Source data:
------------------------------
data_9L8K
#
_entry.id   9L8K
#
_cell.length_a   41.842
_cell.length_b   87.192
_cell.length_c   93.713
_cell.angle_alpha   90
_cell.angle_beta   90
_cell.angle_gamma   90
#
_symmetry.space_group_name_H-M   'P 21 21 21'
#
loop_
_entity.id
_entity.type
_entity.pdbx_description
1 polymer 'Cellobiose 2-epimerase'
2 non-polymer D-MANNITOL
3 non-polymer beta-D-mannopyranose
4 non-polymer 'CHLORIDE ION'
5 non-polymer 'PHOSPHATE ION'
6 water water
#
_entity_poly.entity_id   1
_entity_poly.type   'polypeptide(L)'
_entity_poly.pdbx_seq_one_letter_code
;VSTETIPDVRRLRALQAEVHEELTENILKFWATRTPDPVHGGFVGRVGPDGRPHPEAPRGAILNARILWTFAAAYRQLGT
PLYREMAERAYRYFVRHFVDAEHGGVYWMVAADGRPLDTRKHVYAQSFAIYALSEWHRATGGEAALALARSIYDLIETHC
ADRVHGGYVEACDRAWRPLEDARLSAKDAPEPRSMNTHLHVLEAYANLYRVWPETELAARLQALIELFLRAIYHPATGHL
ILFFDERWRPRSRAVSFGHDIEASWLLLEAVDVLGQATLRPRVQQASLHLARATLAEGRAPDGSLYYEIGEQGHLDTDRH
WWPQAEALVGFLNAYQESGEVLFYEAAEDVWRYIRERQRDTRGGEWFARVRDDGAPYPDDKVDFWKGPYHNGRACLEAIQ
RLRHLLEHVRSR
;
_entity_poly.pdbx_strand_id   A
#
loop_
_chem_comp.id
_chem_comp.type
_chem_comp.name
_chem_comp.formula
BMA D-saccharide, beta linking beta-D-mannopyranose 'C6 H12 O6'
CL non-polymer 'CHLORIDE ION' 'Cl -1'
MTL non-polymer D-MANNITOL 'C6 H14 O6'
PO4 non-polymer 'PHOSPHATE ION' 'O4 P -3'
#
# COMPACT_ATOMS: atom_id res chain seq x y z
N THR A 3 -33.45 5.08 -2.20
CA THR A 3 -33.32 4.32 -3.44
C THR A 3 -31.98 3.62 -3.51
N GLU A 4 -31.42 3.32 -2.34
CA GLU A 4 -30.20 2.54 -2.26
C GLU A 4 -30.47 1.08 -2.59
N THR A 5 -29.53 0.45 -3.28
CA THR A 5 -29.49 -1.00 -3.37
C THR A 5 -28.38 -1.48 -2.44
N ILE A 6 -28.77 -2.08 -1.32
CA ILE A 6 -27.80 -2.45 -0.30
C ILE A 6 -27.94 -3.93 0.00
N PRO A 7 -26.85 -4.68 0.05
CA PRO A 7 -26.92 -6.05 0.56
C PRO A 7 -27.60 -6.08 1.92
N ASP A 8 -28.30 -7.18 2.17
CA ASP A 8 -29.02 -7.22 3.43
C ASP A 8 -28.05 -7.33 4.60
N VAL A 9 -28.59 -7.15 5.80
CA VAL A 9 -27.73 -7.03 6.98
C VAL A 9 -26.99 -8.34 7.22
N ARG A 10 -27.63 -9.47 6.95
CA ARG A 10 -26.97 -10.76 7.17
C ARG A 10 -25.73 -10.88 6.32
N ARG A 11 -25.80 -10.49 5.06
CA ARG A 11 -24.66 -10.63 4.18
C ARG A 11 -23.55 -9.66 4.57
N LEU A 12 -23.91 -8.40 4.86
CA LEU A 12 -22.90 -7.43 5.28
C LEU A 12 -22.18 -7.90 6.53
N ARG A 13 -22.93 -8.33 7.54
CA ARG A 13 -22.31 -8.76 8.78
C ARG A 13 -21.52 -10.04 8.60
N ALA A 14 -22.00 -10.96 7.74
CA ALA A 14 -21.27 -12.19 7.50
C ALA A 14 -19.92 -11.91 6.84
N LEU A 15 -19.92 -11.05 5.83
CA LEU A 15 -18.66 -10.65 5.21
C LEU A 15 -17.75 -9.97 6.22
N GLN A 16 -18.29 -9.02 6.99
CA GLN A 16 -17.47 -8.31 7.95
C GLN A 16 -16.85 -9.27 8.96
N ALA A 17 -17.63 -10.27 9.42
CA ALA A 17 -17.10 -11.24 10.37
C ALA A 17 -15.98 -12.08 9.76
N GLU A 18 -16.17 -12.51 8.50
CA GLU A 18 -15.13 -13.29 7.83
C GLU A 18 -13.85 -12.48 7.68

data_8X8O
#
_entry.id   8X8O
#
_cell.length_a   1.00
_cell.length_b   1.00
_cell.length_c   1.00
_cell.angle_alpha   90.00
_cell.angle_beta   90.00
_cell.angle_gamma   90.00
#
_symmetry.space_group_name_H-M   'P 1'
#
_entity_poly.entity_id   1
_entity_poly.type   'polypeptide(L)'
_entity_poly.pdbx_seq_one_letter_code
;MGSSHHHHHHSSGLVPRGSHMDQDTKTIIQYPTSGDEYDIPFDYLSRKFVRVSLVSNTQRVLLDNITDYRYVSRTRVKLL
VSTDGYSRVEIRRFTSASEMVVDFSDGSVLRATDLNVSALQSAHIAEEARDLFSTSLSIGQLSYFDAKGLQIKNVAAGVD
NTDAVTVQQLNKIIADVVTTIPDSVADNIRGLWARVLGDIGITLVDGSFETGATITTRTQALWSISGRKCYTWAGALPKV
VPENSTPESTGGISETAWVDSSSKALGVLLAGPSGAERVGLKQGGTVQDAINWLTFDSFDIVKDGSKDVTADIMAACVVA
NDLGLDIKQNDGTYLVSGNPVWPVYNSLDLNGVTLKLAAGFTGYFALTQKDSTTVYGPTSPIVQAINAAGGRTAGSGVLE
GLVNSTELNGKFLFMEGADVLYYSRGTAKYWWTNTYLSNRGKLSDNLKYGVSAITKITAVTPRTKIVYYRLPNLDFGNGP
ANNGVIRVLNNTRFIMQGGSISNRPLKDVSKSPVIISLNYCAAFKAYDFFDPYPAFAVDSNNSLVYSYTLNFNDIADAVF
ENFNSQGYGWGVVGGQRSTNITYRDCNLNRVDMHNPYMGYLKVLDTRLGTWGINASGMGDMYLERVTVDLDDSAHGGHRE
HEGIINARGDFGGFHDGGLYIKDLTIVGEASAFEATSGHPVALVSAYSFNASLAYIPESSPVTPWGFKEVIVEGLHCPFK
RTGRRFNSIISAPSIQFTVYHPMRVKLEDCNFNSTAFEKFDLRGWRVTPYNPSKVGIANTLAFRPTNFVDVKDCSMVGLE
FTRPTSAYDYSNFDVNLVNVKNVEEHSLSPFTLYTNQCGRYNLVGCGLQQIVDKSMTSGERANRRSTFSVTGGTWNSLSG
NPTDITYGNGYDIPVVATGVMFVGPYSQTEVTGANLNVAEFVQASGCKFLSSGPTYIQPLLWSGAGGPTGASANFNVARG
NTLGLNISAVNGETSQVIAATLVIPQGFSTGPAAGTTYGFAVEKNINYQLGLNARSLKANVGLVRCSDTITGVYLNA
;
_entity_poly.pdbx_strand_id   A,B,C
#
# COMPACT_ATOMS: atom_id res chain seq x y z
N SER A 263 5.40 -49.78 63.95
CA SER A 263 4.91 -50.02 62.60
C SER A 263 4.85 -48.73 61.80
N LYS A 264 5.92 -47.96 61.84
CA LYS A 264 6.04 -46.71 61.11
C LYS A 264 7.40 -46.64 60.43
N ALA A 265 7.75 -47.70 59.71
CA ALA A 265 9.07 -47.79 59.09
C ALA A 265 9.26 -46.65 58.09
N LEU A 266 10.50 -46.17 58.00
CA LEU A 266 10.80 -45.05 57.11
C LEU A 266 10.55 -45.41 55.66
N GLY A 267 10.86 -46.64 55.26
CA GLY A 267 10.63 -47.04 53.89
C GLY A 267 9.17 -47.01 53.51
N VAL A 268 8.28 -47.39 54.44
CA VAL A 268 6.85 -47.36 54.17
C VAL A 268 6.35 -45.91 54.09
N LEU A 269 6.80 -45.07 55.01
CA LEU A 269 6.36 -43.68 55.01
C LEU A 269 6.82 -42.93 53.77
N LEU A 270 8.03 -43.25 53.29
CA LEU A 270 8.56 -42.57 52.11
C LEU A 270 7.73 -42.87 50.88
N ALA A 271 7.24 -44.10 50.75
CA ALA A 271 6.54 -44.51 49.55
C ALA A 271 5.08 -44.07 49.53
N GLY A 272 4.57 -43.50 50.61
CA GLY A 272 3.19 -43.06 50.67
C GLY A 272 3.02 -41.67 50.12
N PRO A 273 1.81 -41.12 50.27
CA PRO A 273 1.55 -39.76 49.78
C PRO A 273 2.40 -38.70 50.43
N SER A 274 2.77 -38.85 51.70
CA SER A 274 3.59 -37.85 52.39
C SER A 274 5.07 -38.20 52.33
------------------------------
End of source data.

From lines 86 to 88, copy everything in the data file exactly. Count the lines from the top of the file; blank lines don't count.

C LEU A 15 -17.75 -9.97 6.22
N GLN A 16 -18.29 -9.02 6.99
CA GLN A 16 -17.47 -8.31 7.95